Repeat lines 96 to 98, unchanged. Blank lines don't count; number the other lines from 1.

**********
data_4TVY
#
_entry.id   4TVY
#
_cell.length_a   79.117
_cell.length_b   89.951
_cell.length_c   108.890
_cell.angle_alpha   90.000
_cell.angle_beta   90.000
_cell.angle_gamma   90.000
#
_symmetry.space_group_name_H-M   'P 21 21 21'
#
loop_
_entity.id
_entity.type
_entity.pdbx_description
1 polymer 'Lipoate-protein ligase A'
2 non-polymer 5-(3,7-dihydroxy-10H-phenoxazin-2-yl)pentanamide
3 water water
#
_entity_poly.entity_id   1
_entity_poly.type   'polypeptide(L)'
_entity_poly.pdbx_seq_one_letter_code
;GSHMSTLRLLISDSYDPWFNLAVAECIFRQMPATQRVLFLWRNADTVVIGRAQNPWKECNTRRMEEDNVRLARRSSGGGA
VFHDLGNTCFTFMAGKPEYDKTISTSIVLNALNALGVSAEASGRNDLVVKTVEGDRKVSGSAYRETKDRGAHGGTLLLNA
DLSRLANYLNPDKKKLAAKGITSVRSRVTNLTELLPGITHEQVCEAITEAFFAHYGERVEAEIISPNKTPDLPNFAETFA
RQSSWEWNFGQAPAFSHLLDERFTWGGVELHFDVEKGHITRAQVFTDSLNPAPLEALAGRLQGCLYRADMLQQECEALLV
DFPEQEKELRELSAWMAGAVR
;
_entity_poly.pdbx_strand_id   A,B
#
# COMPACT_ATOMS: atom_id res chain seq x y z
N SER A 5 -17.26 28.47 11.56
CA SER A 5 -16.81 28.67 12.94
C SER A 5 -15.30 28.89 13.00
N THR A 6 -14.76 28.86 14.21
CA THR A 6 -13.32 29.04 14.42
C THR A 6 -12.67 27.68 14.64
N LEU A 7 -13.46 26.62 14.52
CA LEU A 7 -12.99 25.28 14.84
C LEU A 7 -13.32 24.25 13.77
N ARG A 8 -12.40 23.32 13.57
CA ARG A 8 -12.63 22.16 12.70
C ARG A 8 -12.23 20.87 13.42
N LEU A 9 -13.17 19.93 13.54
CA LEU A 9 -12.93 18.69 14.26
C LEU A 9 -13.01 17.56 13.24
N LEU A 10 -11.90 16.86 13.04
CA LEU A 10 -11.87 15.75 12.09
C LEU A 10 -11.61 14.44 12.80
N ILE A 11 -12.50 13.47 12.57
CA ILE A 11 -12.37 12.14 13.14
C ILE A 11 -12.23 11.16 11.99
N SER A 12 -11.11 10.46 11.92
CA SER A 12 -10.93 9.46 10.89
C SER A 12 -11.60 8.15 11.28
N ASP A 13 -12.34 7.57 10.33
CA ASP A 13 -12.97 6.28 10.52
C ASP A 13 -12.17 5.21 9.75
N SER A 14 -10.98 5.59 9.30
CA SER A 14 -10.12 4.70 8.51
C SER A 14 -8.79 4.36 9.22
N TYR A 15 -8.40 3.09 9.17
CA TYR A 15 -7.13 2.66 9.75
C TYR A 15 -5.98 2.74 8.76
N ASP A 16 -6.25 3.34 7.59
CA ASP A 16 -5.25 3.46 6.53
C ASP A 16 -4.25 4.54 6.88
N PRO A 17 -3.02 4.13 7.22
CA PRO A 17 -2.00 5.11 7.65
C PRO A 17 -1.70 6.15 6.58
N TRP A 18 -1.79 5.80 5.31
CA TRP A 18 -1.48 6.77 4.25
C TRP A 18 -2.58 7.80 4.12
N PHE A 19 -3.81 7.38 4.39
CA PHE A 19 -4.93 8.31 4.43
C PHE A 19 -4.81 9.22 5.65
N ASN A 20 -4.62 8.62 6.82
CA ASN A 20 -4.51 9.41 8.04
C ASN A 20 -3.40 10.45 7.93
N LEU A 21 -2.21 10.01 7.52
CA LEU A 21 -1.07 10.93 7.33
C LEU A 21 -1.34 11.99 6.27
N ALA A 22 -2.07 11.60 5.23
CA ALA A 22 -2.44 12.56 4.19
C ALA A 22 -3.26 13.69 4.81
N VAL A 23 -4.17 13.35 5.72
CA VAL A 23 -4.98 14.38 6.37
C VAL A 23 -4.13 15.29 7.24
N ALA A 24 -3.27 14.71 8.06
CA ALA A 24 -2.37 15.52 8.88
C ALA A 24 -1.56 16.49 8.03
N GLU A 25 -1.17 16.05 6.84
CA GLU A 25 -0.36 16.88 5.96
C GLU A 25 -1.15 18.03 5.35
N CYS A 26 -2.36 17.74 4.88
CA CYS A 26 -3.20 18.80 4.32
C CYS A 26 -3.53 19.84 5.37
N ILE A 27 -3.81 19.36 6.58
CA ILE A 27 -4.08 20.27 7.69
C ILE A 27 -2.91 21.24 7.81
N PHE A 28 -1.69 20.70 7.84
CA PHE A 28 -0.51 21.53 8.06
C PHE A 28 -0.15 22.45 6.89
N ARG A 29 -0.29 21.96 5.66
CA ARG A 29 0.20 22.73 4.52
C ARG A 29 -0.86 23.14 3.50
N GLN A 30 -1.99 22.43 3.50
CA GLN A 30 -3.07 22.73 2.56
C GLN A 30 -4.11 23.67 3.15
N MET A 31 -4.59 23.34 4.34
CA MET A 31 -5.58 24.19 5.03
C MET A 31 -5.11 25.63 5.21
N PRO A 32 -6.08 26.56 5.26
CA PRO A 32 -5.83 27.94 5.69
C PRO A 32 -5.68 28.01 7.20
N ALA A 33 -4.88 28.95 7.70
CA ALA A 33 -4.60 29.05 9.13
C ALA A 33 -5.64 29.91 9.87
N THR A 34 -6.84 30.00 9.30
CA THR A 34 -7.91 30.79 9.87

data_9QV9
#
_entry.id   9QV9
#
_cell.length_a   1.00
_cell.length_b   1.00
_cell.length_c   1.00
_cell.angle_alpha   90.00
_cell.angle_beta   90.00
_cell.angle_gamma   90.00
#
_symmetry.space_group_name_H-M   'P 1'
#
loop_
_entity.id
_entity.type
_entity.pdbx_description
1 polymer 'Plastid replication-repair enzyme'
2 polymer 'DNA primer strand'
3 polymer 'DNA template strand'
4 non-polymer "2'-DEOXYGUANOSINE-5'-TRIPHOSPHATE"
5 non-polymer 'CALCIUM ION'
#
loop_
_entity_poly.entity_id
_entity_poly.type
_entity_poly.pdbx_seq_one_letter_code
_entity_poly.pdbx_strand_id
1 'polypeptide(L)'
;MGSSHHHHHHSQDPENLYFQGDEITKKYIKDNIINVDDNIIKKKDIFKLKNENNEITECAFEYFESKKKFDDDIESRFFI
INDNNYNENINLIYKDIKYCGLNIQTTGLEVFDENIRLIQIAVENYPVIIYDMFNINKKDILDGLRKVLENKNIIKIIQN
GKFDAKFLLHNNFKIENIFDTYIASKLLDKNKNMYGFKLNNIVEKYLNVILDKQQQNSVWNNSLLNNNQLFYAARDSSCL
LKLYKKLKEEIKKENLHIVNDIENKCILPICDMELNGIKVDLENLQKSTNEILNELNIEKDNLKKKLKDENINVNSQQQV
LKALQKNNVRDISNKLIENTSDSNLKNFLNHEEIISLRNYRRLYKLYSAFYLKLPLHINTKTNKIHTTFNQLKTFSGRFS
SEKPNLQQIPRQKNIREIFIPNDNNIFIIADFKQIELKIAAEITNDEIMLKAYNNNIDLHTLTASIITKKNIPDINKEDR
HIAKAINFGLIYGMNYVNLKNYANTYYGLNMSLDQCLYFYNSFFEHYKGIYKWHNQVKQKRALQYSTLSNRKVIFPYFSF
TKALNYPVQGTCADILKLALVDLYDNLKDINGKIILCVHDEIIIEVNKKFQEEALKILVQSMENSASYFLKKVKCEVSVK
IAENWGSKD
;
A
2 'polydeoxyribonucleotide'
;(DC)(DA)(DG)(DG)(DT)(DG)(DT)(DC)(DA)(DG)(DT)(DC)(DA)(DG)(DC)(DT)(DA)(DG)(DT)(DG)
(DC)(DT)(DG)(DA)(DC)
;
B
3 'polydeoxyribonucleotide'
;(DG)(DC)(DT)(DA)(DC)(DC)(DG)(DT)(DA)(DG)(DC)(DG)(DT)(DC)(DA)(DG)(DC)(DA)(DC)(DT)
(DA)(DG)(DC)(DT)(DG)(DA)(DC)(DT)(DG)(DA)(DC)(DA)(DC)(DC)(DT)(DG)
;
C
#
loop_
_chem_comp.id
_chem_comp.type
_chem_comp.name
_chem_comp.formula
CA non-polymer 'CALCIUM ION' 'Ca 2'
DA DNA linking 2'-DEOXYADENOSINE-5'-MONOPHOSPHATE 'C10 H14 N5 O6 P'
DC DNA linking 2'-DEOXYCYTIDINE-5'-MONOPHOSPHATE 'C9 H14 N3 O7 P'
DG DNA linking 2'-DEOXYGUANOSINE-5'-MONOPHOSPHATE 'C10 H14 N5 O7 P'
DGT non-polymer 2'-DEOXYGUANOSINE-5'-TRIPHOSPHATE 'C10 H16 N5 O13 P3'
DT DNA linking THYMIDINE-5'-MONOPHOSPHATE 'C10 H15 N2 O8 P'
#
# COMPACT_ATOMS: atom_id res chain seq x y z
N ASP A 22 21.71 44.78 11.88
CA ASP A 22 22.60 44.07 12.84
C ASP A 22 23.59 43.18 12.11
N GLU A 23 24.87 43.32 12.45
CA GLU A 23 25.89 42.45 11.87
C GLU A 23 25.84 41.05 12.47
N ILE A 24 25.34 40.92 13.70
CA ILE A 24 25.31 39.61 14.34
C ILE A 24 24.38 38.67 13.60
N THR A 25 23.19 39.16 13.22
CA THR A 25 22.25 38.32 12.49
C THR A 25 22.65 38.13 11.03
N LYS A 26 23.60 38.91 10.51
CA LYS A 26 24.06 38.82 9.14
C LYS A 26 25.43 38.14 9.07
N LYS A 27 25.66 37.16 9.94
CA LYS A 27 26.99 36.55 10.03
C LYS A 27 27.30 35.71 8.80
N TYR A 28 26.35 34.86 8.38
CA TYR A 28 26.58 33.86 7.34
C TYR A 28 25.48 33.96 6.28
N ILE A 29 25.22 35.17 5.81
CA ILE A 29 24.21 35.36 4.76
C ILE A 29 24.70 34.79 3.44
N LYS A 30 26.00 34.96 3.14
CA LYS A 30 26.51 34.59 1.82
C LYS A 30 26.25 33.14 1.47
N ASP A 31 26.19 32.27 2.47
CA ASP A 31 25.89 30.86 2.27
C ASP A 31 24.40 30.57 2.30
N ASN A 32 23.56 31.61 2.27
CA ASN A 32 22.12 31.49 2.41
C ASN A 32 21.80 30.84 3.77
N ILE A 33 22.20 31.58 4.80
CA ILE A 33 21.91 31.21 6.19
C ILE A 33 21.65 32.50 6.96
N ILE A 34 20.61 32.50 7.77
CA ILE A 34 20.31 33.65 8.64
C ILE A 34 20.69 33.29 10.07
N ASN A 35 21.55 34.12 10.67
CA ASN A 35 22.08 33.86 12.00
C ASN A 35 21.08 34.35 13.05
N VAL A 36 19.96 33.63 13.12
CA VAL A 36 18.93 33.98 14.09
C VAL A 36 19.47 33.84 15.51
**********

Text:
C GLU A 25 -1.15 18.03 5.35
N CYS A 26 -2.36 17.74 4.88
CA CYS A 26 -3.20 18.80 4.32